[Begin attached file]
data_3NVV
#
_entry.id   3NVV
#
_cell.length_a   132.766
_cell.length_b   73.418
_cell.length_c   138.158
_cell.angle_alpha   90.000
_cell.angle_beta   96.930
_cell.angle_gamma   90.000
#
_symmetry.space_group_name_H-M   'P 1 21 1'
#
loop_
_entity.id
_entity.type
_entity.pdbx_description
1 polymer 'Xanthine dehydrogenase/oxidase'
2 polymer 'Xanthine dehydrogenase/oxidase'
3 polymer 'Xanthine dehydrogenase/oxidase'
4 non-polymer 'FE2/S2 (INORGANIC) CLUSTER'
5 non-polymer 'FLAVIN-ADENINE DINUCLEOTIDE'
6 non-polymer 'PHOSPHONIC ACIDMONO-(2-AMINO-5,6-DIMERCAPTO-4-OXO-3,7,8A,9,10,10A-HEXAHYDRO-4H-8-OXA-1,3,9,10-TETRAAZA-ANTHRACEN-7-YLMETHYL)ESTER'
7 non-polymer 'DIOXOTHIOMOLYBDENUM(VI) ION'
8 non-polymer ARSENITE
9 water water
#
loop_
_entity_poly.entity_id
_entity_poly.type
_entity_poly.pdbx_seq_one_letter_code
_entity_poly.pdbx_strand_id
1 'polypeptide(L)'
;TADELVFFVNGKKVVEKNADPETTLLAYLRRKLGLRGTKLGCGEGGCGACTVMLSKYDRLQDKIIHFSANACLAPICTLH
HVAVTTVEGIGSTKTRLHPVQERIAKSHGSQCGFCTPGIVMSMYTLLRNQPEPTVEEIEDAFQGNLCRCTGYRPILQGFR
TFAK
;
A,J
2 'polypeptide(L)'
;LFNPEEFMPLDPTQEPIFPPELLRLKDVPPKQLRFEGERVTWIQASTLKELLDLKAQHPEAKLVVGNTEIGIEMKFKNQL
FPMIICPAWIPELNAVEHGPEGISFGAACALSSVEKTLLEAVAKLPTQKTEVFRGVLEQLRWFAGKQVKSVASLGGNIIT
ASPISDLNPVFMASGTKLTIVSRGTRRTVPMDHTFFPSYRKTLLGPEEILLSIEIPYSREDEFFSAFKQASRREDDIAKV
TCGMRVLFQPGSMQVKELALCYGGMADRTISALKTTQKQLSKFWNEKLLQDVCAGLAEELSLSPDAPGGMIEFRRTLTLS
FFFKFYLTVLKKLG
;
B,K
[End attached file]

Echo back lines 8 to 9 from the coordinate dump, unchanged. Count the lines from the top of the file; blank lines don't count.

_cell.angle_alpha   90.000
_cell.angle_beta   96.930